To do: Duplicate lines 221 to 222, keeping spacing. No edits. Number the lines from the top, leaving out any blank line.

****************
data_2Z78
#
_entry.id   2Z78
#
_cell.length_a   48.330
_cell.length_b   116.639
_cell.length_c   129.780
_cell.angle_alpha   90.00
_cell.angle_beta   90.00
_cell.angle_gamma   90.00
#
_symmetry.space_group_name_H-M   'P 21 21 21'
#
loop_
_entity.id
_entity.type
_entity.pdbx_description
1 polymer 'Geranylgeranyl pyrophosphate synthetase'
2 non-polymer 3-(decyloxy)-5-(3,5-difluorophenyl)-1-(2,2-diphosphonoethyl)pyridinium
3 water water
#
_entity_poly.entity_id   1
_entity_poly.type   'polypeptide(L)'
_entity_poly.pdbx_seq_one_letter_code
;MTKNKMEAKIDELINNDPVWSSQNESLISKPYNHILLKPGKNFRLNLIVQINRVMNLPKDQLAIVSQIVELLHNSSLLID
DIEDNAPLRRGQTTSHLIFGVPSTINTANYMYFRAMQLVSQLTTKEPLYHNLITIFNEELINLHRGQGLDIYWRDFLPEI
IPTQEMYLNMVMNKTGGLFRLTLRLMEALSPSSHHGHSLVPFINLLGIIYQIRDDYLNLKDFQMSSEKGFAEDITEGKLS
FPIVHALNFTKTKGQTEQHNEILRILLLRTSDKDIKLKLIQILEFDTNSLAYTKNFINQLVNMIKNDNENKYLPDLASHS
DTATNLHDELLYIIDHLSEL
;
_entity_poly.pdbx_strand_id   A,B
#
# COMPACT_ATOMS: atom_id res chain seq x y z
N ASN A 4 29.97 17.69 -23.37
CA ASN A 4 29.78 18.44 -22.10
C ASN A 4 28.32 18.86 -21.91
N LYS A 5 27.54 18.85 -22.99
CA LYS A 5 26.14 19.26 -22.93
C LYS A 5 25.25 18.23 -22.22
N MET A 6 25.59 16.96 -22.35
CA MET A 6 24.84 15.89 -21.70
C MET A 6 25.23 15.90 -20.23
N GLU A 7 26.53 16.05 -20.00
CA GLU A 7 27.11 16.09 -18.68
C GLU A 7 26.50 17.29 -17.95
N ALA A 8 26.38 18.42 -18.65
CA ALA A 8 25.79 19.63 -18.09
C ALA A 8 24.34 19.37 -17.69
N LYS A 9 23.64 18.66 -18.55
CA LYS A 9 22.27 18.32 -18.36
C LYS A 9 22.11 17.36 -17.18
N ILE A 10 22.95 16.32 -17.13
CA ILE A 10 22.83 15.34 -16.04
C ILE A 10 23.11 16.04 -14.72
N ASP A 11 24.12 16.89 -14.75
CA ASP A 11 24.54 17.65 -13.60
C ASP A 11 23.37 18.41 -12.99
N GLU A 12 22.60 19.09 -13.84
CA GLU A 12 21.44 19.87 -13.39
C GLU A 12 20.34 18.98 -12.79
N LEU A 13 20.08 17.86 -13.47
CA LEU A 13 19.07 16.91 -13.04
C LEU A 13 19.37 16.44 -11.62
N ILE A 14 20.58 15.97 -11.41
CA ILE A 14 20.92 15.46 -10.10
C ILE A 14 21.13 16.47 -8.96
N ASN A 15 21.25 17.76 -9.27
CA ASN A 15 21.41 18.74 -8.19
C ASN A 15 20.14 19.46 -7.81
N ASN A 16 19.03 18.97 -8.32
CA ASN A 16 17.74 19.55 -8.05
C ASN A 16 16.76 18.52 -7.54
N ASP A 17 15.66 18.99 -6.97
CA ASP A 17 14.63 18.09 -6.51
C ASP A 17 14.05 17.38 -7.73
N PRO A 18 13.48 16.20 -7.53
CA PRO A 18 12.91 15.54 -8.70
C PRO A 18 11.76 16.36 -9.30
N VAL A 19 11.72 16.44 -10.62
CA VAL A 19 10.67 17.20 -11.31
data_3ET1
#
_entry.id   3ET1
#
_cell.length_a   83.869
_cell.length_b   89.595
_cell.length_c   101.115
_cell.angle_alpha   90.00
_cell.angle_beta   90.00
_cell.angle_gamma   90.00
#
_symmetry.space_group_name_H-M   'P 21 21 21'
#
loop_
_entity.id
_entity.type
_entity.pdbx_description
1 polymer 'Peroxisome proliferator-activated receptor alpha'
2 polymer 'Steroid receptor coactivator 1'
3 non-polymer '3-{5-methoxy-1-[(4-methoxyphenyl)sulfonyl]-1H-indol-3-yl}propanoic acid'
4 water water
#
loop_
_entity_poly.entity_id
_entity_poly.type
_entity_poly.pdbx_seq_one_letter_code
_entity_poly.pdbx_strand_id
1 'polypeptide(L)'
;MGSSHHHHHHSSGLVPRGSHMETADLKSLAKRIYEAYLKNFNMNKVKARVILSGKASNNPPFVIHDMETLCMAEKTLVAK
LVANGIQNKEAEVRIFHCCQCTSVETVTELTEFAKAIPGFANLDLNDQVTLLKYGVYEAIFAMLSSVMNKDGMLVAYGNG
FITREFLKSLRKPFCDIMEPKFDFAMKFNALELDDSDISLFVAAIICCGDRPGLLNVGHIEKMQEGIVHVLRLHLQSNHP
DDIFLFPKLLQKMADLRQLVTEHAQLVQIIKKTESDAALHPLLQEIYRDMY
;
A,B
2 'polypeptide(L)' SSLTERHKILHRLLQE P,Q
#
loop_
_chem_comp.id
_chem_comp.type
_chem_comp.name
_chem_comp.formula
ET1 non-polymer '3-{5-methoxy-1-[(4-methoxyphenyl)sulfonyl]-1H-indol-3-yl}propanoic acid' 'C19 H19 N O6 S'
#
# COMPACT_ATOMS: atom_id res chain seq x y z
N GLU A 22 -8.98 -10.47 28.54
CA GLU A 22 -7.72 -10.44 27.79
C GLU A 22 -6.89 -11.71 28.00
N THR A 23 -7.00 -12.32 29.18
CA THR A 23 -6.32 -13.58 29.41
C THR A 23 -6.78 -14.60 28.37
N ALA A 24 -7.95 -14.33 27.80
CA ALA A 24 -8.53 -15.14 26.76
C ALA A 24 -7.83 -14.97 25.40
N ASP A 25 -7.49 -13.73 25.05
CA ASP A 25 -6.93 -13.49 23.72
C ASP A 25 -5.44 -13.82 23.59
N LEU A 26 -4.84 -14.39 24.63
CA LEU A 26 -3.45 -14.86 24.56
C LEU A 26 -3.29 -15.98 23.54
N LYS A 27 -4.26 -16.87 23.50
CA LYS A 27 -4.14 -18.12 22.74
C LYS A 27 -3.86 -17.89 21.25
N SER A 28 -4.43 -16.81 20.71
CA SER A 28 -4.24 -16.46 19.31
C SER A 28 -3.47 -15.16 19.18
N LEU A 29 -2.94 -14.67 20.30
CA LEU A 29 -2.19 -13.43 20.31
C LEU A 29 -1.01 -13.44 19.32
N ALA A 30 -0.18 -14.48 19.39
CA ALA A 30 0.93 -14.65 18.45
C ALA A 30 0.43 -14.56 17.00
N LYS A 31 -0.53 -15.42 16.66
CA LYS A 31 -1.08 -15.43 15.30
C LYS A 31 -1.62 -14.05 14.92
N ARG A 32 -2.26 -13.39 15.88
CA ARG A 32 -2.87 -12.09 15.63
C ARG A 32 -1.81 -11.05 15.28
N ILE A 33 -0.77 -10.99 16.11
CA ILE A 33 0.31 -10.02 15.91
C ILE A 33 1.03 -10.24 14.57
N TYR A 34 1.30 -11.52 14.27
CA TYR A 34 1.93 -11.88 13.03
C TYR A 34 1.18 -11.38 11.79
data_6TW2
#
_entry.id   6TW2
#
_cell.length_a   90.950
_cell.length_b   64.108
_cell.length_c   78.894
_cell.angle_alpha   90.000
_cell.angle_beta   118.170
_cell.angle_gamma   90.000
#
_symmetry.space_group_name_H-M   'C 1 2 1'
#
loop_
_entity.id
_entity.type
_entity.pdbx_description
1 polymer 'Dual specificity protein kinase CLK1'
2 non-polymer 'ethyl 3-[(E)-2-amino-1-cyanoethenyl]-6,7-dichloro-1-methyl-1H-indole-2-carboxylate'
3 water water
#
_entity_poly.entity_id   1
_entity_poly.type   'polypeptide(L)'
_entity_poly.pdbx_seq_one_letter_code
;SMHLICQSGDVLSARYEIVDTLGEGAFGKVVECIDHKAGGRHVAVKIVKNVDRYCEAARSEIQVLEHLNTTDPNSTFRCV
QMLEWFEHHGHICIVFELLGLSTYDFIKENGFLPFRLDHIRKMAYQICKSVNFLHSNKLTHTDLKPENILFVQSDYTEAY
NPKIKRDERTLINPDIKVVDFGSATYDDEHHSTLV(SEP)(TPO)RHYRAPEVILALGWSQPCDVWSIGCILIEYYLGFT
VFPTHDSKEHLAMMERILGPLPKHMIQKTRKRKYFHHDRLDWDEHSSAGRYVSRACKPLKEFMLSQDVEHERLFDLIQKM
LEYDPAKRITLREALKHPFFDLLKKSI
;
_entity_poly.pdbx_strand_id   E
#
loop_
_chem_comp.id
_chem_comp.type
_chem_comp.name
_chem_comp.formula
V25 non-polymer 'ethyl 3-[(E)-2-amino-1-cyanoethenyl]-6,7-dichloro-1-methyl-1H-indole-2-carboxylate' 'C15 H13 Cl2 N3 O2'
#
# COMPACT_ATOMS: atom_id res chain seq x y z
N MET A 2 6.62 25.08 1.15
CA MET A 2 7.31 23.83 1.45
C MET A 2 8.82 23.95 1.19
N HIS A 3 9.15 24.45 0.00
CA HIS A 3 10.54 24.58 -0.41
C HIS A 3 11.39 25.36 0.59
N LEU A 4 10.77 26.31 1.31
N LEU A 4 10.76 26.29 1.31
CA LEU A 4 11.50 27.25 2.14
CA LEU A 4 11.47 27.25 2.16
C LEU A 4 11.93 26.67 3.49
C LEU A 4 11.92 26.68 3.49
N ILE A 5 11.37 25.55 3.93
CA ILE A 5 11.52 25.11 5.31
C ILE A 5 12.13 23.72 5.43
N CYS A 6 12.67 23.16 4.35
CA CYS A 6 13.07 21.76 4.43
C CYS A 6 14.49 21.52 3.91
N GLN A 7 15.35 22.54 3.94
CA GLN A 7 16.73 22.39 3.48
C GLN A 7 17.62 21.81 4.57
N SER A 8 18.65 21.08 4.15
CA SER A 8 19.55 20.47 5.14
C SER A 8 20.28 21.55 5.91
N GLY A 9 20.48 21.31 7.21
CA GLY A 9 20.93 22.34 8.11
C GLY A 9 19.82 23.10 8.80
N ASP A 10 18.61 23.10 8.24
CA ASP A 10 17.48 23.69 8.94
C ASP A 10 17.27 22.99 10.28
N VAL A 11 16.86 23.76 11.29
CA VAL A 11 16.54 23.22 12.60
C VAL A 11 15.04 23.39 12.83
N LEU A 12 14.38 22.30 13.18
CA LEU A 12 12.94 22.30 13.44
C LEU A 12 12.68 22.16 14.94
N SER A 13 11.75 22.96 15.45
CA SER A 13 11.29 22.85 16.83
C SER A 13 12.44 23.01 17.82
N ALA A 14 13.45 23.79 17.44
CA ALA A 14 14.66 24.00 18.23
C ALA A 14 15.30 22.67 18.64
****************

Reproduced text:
C CYS A 6 14.49 21.52 3.91
N GLN A 7 15.35 22.54 3.94